Lessons I Learned in Shanghai about Boosting and Equipment in General

Hey Guys, this is my first post on this forum which I've been browsing for quite some time. First, I want to thank the TTD community because I've learned a lot from it.

Today, it's my turn to share my learnings with you!

I just got back from a week in Shanghai, where I spent time training and learning a lot from players, famous coaches, and shops about how they approach equipment, especially boosting, which is a hot topic on Western ping pong forums worldwide.

Here's the summary:
  1. Key Learnings about Equipment: Directly translated from the Chinese players and coaches regarding H3, boosters, and equipment in general.
  2. Tutorial on how to boost your H3 as I learned in China, at the store, and at the club.
  3. My personal observations and feedback.

1) Key Learnings about Equipment:

  1. There is no equivalent to H3. When I asked about the Xuperman rubbers available at the club, the response was: "It's good, but nothing beats H3N + Kailin."
  2. An H3 must be boosted. While it's playable without boosting (as I have always done), you're missing out on 50% of the rubber's potential.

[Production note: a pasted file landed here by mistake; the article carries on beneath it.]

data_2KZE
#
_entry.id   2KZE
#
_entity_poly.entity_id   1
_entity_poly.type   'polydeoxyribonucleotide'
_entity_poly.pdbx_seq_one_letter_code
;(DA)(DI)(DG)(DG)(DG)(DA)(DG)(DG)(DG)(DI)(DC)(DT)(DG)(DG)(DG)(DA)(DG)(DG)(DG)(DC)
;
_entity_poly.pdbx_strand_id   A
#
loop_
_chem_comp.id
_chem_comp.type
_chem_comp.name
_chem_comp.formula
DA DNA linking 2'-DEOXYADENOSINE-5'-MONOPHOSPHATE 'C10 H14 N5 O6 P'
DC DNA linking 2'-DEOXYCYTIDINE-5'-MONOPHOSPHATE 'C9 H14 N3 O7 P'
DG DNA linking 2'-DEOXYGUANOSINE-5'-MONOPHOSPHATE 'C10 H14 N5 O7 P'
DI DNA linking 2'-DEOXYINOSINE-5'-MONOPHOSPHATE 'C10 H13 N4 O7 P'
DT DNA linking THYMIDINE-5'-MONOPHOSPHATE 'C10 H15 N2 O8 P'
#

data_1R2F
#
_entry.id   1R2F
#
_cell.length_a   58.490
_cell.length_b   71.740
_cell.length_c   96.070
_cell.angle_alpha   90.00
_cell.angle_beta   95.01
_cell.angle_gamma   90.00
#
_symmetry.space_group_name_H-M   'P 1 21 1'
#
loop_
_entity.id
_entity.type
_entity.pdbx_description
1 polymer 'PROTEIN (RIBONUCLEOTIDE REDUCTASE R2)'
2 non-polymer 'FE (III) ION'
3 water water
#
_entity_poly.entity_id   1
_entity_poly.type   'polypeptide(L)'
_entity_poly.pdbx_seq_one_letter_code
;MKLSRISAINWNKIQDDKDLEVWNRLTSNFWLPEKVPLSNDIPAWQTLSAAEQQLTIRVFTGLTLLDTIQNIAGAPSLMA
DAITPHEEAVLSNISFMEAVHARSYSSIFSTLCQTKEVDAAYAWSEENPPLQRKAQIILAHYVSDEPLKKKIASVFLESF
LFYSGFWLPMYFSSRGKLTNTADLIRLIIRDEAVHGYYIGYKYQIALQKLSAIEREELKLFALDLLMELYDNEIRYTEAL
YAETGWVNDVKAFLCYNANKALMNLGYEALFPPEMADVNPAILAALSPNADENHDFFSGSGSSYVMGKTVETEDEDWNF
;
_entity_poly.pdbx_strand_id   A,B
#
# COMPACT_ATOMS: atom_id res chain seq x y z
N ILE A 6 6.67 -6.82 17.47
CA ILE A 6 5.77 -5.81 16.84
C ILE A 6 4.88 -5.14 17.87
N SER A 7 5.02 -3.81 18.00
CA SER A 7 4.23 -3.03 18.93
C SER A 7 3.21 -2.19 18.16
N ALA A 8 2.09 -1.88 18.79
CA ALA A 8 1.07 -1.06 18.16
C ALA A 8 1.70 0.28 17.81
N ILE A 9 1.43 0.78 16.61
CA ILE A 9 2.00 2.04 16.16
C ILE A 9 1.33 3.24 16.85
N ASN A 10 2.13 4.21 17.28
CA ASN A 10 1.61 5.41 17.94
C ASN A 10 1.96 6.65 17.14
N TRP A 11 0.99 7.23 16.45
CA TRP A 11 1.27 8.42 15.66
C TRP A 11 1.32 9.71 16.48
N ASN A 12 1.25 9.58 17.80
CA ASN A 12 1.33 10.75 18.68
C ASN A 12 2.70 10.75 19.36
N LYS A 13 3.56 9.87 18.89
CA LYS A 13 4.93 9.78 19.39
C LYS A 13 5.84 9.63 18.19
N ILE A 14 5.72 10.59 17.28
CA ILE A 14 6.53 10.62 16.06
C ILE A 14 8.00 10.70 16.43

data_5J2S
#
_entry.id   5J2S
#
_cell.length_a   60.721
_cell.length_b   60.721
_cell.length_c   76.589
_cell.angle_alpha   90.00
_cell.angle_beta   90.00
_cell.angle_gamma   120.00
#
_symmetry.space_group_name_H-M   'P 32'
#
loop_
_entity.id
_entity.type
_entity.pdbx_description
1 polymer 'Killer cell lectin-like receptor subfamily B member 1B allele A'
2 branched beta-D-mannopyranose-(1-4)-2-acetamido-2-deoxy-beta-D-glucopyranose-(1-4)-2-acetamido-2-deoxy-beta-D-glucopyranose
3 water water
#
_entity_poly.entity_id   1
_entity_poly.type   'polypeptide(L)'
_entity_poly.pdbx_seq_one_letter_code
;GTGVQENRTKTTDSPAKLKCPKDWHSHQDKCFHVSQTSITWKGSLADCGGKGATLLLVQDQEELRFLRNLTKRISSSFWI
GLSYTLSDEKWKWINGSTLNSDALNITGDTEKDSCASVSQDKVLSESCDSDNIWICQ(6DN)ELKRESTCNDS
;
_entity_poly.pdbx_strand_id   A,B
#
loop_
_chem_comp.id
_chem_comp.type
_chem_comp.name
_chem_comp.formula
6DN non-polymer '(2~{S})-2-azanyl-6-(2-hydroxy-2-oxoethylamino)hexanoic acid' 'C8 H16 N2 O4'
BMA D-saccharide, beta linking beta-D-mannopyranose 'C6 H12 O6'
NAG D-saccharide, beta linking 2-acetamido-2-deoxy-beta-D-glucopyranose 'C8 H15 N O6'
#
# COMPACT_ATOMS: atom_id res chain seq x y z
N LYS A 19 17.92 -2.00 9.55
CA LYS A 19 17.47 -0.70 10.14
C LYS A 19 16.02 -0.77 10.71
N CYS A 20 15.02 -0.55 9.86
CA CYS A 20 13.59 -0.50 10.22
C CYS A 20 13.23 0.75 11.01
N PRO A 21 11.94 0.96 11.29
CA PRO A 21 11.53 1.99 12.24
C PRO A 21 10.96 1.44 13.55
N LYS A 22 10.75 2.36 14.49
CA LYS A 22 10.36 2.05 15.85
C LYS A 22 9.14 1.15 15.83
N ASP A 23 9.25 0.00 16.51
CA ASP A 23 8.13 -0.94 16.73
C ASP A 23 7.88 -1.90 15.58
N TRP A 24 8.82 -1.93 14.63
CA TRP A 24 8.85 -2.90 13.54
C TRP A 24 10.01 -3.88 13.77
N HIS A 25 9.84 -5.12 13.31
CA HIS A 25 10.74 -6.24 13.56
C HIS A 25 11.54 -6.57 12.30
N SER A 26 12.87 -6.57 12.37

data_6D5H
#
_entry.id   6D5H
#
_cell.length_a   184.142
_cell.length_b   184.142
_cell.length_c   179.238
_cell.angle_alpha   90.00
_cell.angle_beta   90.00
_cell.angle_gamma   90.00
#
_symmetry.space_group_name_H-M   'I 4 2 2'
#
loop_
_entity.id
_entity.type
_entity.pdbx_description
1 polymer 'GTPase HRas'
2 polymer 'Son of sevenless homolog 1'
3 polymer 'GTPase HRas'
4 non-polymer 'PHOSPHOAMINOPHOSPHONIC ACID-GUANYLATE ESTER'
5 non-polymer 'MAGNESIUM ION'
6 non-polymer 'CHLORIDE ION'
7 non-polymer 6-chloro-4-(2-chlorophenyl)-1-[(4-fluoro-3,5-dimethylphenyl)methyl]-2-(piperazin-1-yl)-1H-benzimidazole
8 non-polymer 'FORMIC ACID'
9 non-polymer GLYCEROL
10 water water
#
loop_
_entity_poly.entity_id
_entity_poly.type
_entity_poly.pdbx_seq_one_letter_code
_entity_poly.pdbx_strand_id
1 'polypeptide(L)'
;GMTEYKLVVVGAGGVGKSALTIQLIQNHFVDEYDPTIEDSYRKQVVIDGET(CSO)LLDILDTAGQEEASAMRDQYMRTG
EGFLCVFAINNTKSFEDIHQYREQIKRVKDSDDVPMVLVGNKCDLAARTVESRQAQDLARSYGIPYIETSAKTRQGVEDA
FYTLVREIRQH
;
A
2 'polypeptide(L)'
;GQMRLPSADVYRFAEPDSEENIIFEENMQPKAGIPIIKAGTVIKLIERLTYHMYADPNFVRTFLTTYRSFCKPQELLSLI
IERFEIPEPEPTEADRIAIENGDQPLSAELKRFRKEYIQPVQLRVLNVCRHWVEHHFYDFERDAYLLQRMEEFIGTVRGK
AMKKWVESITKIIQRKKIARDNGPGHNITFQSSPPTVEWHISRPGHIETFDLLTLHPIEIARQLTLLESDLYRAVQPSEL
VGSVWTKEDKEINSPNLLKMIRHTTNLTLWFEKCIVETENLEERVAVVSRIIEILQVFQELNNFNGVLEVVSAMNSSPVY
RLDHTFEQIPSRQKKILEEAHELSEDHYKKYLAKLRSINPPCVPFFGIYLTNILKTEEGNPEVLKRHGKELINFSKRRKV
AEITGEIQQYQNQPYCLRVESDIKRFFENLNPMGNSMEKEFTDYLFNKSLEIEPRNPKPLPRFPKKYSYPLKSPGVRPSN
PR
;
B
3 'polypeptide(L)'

3. Kailin is the most used booster, at least in the Shanghai province.
  4. The difference between OS (orange sponge) and BS (blue sponge): OS activates earlier and reaches its limit quicker, which is why BS is more popular for forehand use.
  5. The H3 Neo is not really "factory boosted"; it's rather a layer of glue added before packaging (also read this on Baidu).
  6. The "pro" versions of H3 (Ma Long, Fan Zhendong, Wang Chuqin, etc.) are a whole different world from the provincial versions, even the national ones. The hardness indices are apparently different, and the "pro" rubbers seem to be softer and grippier (translated from their words).
  7. Coming from a commercial H3 Neo 2.15 39, I was recommended to use the BS in 40 and 2.1 and then boost it with Kailin.

2) Boosting Tutorial:

I encountered two main methods for boosting DHS H3 (with Kailin), though the techniques are quite similar.

I distinguish between two parts: how to boost a new rubber and how to reboost a used rubber.

  1. What I learned during my visit at the store (Togce Sports Equipment):
For a new rubber:

  • Leave the original glue layer of the H3 NEO.
  • Apply a thin layer of Kailin.
  • Rest for 8 hours on a flat surface in a well-ventilated area.
  • Apply a second thin layer of Kailin.
  • Rest for 8 hours on a flat surface in a well-ventilated area.
  • Apply two layers of glue on the rubber (they used DHS 15).
  • Apply one layer of glue on the blade.